June 25, 2015
By: Diane Kennedy, CPA
There are a lot of good reasons for setting up a foreign LLC. You’ll have some hoops to jump through, paperwork to complete and there are obviously fees you’ll pay to get it done. And then, you transfer your pension or your money and you’re done, right? No!
You have 75 days after you set up a foreign LLC to tell the IRS how you want to have it taxed. In the US, when you set up an LLC, there is a default to a flow-through entity if you don’t tell the IRS. For example, a single member LLC in the US would be treated like a regular Schedule C Sole Proprietorship or a Schedule E rental. A multi-member LLC defaults to a partnership.
The exact opposite is true if you have a foreign LLC. If you don’t elect to be treated as a flow-through entity, you will be taxed like a foreign corporation. You have 75 days to tell the IRS with Form 8832 that you don’t want to be taxed as a corporation.
If you miss the deadline, it may be possible to file for a late election, but you’ll need to get an experienced CPA or tax attorney to help you with that filing.
That isn’t the end of your US filing. If you have a single member foreign LLC that is taxed as a flow-through entity, you also need to file Form 8858 each year. If the foreign LLC is taxed like a foreign corporation you need to file Form 5471 each year. If the foreign LLC is taxed like a foreign partnership, one or more partners will need to file Form 8865 each year.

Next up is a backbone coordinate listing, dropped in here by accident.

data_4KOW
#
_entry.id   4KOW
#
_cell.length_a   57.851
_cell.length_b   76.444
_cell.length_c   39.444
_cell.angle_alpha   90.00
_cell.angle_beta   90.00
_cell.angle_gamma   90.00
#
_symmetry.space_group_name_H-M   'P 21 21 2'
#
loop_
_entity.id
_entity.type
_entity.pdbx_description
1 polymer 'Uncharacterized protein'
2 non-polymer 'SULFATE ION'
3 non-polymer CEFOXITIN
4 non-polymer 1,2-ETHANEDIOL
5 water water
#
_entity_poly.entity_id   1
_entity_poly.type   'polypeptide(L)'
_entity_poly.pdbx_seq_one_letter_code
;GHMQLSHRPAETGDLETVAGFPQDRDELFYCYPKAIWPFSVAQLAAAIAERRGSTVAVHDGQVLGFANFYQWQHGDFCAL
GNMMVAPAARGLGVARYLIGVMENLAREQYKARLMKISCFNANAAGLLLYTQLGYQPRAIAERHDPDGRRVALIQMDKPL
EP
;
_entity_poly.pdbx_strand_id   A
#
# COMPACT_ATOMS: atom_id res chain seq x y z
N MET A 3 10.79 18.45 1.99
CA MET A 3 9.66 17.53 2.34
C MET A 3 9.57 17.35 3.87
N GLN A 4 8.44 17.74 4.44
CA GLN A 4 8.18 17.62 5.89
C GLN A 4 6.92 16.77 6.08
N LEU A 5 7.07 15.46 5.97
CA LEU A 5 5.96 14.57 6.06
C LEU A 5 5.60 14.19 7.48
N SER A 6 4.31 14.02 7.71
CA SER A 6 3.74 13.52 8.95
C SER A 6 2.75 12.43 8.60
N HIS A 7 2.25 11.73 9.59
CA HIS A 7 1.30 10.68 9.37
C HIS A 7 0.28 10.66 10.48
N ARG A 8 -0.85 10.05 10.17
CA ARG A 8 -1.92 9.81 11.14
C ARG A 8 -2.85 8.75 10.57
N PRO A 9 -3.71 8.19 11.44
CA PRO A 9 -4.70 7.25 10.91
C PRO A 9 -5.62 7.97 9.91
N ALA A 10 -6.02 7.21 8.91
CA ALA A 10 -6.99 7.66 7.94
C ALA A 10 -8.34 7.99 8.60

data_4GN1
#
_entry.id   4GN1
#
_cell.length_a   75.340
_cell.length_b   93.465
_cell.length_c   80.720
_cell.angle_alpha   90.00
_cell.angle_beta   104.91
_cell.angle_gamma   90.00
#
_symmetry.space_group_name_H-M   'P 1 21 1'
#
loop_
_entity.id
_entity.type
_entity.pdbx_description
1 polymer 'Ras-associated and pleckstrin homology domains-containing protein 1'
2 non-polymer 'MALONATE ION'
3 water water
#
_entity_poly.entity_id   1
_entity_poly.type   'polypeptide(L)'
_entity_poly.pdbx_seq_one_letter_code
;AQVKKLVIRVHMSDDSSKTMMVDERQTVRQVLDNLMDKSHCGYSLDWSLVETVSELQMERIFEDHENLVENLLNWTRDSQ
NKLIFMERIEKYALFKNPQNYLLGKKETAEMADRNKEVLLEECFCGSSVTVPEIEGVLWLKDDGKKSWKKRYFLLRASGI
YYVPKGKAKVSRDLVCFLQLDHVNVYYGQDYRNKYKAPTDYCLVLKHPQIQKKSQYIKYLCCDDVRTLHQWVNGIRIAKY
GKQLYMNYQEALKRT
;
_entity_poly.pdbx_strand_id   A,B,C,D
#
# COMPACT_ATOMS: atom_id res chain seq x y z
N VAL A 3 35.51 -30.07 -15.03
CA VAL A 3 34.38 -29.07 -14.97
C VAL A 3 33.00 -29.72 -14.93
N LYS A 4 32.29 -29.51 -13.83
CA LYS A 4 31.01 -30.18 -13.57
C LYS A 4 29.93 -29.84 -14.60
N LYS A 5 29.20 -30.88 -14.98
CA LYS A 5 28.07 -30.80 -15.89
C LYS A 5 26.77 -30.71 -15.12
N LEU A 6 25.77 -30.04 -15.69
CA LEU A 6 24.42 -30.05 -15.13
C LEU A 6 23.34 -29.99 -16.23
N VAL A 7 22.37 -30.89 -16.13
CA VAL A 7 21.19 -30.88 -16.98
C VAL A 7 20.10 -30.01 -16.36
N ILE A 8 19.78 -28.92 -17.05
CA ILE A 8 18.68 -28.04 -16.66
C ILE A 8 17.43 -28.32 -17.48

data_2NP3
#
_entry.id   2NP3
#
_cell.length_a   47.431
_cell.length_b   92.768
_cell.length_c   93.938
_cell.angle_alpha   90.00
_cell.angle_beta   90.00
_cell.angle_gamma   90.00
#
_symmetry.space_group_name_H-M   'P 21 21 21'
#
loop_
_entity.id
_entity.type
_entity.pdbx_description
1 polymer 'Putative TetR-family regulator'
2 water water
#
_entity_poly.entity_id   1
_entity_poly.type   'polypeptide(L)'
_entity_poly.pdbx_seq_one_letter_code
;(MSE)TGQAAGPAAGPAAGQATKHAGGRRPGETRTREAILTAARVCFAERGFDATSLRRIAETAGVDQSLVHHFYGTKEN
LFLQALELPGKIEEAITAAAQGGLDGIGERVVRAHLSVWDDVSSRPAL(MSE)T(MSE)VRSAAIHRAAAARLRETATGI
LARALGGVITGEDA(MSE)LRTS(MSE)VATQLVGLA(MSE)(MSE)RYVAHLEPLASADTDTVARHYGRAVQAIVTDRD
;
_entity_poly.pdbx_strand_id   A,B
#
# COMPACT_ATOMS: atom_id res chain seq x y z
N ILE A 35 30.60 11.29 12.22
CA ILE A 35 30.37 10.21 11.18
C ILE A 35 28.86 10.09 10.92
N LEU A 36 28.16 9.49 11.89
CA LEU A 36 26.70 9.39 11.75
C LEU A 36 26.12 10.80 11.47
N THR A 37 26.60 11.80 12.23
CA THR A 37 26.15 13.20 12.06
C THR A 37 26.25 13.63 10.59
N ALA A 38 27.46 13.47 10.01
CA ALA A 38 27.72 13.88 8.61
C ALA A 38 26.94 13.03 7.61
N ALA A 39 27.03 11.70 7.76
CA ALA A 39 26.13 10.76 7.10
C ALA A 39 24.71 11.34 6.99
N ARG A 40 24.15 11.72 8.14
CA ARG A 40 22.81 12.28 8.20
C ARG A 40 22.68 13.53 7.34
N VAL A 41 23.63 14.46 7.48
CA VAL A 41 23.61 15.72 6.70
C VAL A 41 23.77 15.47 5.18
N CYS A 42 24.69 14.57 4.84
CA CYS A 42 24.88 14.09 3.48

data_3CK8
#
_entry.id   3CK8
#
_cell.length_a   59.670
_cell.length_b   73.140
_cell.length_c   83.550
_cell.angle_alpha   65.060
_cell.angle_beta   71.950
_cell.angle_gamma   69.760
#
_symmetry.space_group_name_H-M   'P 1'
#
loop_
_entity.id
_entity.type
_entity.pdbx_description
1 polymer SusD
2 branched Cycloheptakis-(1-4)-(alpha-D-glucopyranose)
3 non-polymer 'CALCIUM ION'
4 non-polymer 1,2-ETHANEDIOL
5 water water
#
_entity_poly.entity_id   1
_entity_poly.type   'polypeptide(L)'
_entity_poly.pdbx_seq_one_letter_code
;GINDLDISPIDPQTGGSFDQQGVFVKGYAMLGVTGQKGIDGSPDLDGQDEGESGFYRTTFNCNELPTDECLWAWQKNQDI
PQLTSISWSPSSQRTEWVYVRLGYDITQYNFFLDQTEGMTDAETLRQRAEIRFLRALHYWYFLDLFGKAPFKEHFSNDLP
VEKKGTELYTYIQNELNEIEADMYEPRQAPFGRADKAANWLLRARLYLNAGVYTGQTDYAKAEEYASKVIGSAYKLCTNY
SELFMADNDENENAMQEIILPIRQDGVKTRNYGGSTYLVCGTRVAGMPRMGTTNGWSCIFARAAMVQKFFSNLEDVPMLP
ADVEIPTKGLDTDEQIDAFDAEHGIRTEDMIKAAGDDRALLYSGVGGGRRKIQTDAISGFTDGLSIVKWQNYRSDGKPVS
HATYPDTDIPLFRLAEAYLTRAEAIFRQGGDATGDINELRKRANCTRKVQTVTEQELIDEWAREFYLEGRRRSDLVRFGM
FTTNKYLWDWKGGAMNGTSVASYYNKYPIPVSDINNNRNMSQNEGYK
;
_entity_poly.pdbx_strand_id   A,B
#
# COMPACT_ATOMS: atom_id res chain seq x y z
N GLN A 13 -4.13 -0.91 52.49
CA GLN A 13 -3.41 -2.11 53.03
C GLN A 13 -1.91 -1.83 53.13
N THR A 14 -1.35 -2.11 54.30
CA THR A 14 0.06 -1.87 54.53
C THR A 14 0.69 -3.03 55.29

If you move money over to a foreign corporation or trust, you also need to file Form 926 for the year when you do it.
And each year, you’ll need to file a FinCen 114 if you have over $10,000 aggregate at any time in foreign investments or bank accounts that you own, have signature authority on or are a beneficiary on. The FinCen 114 needs to be filed online with the Treasury Dept by June 30th. There is no possible extension.
Failure to file the required forms can mean penalties of 50% or more of the balances.
If your head is spinning a little from all the forms and requirements, it’s perfectly normal. Just make sure you have a qualified and experienced US tax professional on your team as soon as you set up your entity. If you miss the initial filing deadlines, it gets more complicated and expensive.
You can find Diane Kennedy, author of “The Offshore Tax Guide” at www.USTaxAid.com.